Asiana Airlines bans some emergency seats after emergency door-opening accident

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South Korea’s Asiana Airlines has stopped selling some emergency seats following an accident in which a passenger opened an emergency exit mid-air, the carrier said on Sunday.

The incident took place onboard a A321-200 plane, which was carrying nearly 200 passengers as it approached the runway at Daegu International Airport, about 240 kilometers (149 miles) southeast of Seoul.


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The plane landed safely but several people were hospitalized. There were no serious injuries or damage.

Starting Sunday, the 31A and 26A emergency seats on its 14 A321-200 jets would no longer be offered for sale, the carrier told AFP.

“As a safety precaution, this measure will apply even if the flights are full,” it added.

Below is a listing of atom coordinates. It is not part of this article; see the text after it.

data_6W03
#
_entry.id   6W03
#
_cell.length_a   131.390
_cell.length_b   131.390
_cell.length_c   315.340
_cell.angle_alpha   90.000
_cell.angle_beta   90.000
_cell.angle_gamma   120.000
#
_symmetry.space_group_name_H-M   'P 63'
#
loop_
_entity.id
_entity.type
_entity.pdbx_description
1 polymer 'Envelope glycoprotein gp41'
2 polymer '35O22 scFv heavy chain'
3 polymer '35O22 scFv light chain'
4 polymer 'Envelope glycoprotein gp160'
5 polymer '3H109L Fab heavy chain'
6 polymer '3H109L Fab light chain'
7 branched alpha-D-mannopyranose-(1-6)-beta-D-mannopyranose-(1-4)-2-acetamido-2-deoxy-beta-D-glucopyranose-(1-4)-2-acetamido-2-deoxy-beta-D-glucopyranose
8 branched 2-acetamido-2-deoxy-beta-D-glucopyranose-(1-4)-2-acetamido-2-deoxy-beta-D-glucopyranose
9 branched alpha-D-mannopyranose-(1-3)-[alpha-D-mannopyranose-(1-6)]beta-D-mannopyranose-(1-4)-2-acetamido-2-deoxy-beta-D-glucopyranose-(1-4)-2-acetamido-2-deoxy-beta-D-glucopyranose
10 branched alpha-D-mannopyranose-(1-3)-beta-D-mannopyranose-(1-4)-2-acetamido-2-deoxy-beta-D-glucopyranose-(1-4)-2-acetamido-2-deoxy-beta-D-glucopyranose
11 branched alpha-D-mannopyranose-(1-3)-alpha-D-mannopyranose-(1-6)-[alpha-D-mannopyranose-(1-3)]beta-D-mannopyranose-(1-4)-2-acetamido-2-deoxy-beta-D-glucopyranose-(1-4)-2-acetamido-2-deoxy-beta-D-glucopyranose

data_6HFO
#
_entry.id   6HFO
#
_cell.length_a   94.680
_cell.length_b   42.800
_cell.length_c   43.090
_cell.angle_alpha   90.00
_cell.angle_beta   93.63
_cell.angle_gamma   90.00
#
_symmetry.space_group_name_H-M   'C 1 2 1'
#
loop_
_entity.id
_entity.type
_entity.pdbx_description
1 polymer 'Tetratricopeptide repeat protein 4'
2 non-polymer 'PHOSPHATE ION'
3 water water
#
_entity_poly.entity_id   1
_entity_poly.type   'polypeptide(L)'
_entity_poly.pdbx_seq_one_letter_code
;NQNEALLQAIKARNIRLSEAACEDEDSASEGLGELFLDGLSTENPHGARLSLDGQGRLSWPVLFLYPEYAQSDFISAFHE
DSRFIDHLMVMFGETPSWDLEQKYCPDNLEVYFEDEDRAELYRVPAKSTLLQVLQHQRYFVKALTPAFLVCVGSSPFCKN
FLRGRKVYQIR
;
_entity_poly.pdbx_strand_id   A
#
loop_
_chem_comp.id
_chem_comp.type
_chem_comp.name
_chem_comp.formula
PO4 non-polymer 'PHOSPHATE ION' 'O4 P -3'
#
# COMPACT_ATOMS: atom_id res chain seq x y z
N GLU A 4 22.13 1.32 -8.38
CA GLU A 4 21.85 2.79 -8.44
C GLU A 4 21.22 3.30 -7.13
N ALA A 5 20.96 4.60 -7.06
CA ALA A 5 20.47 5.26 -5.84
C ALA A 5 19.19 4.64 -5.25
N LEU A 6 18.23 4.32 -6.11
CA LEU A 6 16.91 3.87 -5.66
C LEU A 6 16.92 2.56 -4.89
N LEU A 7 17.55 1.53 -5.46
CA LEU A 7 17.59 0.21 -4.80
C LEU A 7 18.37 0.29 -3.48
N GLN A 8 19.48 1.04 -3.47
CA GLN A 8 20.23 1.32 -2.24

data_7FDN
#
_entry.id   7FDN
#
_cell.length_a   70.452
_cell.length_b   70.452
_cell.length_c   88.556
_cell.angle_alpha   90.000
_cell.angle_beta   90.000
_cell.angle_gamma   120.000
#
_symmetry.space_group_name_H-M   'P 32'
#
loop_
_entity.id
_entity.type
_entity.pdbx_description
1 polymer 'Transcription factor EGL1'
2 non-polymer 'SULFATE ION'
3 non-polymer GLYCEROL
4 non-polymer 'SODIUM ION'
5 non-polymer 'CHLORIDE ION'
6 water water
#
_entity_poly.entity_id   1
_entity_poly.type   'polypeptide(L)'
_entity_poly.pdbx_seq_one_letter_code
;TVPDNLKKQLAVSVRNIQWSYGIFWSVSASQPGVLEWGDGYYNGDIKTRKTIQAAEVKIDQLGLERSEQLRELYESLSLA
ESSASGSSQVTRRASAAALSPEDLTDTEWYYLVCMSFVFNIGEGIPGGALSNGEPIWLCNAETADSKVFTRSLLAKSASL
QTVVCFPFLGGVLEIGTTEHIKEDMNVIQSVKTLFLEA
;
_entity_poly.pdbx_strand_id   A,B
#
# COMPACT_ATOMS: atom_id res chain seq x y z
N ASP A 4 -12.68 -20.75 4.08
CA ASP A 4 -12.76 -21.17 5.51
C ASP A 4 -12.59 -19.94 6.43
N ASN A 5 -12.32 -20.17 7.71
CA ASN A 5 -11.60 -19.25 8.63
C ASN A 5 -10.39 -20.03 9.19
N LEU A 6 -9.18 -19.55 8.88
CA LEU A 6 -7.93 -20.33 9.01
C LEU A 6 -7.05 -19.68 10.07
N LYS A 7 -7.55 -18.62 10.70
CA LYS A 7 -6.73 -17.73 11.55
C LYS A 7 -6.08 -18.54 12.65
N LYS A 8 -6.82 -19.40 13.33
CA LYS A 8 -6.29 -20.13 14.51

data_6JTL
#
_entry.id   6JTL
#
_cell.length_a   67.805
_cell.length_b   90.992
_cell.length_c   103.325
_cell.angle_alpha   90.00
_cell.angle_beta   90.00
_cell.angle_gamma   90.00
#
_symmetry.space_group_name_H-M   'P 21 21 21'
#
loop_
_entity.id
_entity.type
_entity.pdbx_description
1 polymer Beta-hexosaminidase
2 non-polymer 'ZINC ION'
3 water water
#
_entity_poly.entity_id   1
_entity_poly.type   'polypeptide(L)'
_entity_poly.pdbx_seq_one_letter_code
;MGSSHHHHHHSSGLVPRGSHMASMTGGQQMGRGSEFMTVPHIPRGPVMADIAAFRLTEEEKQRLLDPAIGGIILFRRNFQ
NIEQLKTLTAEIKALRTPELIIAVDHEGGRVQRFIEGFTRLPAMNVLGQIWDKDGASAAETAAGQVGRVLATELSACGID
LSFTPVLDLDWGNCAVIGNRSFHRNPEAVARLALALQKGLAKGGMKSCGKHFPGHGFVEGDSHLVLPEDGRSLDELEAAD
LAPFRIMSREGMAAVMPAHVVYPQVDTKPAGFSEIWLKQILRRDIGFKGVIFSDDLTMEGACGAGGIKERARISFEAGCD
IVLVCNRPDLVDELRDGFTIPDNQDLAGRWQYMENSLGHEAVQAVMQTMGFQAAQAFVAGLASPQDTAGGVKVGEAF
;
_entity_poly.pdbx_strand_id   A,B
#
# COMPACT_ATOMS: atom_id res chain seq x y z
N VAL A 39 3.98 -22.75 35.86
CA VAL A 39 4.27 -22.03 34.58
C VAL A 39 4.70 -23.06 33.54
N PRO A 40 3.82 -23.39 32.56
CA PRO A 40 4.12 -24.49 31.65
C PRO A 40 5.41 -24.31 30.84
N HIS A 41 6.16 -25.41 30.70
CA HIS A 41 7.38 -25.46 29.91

The man was detained by authorities in Daegu for allegedly breaking aviation security laws. He faces up to 10 years in prison if convicted.

The man, in his 30s, told Daegu police that he had wanted to get out of the plane because he was feeling “suffocated” inside the cabin.

He also had been under stress from being unemployed, authorities said.

A nearby passenger captured footage of wind blowing through the open door, with fabric seat-backs and passengers’ hair fluttering wildly as several people shouted in shock.

Read more: South Korea detains passenger who opened door of Asiana plane minutes before landing

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